“We don’t sell technology, but we run a farming company for and with the customer”

“We will take the risk together, because we own the farm. And with that we want to emphasize that the relationship with retailers needs to change. Growy does not sell technology, but operates a farm with and with the customer. That’s why we as farmers are just as responsible for the farm as the retailers for the store, that’s how The only ones we guarantee are that the consumer gets their food and we can really make a difference,” says Ard van de Kreeke, founder of Growy.

Growy was formerly known as GrowX. The company is creating a retail brand with three main themes: delicious, healthy, and affordable food. “We focus on farming and building and running vertical farms. We sell nutrition-rich products like leafy greens, strawberries, potatoes and duckweed. My puppy has already grown to about 70 people, and there will be more every month,” says Land.

Ard van de Kreeke (Image credits: Innovation Origins)

New growing facilities in the United States, the Middle East, and the European Union
Growy has big plans for the coming years. The company plans to roll out several farming facilities in different cities. These vertical farms are fully automated, so it does not require human labor, only for maintenance. Everything is arranged in the head office in Amsterdam. All crops are grown on cellulose paper, which keeps the planting very clean and does not generate any waste.

Ard says Growy is in talks with retailers in Europe, the United States and the Middle East about several contracts to build new growing facilities. The first large vertical farm will be launched this year. Then more to follow. All farming facilities are linked to different points of sale and partners with the aim of e-commerce.

The vertical farms will be next to the points of sale and will be completely self-sufficient in energy, water and CO2. In vertical farms, different waste streams from retail partners are used to regenerate certain processes. Growy will discuss with retail partners which crops to grow on vertical farms.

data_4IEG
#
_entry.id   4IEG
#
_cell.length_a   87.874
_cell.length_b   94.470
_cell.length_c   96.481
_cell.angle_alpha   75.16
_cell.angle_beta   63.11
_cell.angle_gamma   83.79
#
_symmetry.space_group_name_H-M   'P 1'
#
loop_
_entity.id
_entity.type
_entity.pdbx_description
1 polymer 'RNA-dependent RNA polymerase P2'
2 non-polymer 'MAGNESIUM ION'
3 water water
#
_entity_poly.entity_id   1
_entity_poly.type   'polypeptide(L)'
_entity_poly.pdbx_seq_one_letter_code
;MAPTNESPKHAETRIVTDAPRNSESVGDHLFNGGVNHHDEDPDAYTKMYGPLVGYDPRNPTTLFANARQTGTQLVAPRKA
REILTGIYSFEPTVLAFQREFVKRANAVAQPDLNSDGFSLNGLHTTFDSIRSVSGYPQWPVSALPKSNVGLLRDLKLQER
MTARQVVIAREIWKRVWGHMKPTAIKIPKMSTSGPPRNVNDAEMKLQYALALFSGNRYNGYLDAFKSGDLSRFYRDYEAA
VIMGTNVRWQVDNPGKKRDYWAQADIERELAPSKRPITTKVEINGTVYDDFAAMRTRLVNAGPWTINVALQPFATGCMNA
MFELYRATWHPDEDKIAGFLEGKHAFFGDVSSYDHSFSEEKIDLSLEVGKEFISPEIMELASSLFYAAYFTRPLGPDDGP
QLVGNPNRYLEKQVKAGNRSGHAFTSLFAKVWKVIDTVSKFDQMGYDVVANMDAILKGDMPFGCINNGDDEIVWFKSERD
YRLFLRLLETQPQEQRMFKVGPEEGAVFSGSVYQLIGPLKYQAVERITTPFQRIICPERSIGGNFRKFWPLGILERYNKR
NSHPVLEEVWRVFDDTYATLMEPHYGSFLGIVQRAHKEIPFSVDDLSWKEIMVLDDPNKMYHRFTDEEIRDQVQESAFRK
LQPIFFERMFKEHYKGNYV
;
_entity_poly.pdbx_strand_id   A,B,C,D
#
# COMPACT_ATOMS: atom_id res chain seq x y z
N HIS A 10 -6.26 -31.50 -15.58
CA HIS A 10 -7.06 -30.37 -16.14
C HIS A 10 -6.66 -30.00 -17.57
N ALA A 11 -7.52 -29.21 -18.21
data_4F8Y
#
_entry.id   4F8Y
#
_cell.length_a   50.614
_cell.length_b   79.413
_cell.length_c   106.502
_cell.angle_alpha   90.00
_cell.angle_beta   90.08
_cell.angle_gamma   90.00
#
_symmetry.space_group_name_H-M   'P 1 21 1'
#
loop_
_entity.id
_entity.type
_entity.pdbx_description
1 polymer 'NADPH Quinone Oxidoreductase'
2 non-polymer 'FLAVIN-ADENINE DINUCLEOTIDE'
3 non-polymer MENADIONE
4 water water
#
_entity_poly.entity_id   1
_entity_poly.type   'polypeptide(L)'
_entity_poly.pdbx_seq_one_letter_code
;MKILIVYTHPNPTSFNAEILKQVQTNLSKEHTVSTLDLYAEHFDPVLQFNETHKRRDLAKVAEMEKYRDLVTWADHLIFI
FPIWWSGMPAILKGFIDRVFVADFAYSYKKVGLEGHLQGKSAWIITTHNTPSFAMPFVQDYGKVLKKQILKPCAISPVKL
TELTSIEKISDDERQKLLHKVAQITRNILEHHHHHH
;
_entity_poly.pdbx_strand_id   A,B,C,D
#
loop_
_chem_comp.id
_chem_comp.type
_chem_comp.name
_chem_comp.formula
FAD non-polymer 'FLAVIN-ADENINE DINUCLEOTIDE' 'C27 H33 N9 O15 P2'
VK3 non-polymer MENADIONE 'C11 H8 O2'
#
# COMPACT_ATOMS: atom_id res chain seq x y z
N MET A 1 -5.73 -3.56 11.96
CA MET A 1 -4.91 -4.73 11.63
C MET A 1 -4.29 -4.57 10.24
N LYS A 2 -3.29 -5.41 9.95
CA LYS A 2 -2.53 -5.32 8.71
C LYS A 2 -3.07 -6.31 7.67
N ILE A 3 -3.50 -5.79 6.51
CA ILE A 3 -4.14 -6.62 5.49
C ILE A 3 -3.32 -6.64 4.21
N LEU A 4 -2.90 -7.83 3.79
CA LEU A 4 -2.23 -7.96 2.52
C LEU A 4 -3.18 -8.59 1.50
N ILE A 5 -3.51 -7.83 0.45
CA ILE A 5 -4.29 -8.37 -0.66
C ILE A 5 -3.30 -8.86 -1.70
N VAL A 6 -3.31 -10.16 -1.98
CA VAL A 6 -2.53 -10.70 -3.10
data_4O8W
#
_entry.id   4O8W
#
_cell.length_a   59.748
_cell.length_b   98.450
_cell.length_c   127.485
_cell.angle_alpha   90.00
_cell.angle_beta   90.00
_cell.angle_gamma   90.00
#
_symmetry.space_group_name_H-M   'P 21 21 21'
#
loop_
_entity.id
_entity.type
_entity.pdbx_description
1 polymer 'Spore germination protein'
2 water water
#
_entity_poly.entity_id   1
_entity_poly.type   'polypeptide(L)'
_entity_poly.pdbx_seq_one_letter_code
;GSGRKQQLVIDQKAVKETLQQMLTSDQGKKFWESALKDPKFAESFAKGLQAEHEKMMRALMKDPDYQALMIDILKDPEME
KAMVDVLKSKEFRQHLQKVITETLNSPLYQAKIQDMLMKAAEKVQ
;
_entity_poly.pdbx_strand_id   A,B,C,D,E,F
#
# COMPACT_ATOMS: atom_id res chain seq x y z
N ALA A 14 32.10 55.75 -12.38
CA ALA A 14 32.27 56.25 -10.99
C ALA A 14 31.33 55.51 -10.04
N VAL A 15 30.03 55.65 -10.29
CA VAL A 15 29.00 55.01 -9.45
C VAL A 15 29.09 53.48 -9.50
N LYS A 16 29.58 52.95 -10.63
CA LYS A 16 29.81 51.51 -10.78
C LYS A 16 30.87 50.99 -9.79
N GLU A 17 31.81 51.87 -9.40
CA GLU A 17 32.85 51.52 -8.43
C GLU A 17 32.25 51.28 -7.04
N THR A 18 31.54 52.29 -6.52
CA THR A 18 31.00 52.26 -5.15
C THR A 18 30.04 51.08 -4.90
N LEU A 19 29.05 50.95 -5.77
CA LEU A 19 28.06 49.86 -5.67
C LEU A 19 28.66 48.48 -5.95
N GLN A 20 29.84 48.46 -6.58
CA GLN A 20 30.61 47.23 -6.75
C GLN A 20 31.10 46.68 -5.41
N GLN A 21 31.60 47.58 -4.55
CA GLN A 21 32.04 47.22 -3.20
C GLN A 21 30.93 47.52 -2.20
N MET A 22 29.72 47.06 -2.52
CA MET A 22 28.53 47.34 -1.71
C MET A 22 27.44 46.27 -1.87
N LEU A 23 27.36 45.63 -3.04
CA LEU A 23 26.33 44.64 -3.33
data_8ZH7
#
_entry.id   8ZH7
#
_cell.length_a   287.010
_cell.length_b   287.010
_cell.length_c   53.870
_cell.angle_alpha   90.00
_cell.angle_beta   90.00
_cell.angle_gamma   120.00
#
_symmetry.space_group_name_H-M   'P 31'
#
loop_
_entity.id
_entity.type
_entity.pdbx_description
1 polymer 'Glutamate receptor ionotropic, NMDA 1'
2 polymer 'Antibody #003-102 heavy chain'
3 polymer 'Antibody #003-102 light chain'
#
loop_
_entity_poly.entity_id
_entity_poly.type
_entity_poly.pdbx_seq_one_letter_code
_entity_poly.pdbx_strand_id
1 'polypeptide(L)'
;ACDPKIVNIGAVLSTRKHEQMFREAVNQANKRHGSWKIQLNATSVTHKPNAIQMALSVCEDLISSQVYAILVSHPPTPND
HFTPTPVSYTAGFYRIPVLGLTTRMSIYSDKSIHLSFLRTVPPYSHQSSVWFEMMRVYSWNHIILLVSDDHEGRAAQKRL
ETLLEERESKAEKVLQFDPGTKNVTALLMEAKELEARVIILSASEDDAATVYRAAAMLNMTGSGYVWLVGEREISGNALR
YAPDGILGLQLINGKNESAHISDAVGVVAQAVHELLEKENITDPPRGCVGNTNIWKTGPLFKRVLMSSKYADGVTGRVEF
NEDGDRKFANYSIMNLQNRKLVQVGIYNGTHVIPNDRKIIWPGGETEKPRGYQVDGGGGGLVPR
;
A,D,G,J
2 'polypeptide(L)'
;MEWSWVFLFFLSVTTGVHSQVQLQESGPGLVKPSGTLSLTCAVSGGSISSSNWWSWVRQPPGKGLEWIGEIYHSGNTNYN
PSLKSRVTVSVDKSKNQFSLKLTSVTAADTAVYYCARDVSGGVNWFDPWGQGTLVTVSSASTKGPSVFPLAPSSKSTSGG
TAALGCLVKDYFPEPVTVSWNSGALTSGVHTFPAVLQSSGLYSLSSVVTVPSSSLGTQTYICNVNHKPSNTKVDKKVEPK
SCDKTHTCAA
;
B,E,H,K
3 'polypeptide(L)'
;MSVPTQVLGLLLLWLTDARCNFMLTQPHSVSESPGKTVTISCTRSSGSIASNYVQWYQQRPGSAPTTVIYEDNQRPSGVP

A picture of the experimental farming facility

Growy grow beds will be slightly different from those of other vertical farms. Ard explains that all plants are grown in gutters. This keeps costs low, as the company does not have to purchase expensive and heavy lifting equipment. A “simple” lifting robot is sufficient to move gutters over the planting facility. This reduces the cost price and the number of risks and increases the degree of automation.

The robot also waters each crop based on its weight. Each plant automatically receives the amount of water it needs. Ard points out that this system saves a lot of water. All auxiliary materials have been developed in-house. “This is more efficient and allows the company to significantly reduce the cost price. In addition, it is very beneficial to integrate all the software into one system that Growy can control.”

To achieve a low cost level, you need to implement more than just automation. There is also climate management and light use. The vertical farm consists of different growing cells, each 150 m2. “The advantage of this is that we can give each crop a different growth profile every day.”

Benefits of working on a vertical farm? Fresh little veggies during every lunch break!

urban food tower
“Vertical farms are very conveniently located next to points of sale. But they also need to be visible to consumers, especially to expand our brand and show its benefits: future food production.”

Growy presents the Urban Food Tower (Growy House), a circular and modular wooden building located in the center of a large city. Growy rolls out urban food towers in the US, Singapore, Europe, the Middle East and Africa. The idea is that the multi-storey building will house a shop with a restaurant, where consumers can sample food and have a drink.

There is a glass-walled cultivation facility on the first floor. Visitors can learn how vertical farming works, how plants grow and what are the advantages of the cultivation method. A rooftop greenhouse will be built to grow cucumbers and tomatoes. The building will accommodate meeting rooms and catering companies can organize events.

research projects
In the coming years, R&D trials will be conducted along with AMS and WUR, which will also be held worldwide in various urban towers. Research facilities at five different locations around the world are incorporated into the Growy House under the Growy Labs name. This will provide a lot of specific research and development for different regions and, most importantly, for the vertical farm sector.

“We will conduct extensive research for each market to analyze the potential of different local markets. To this end, we will collaborate with universities from different regions. Together we will analyze local food habits and farming options. We will then respond to this with all parties involved.”

for more information:
Ard van de Kreeke

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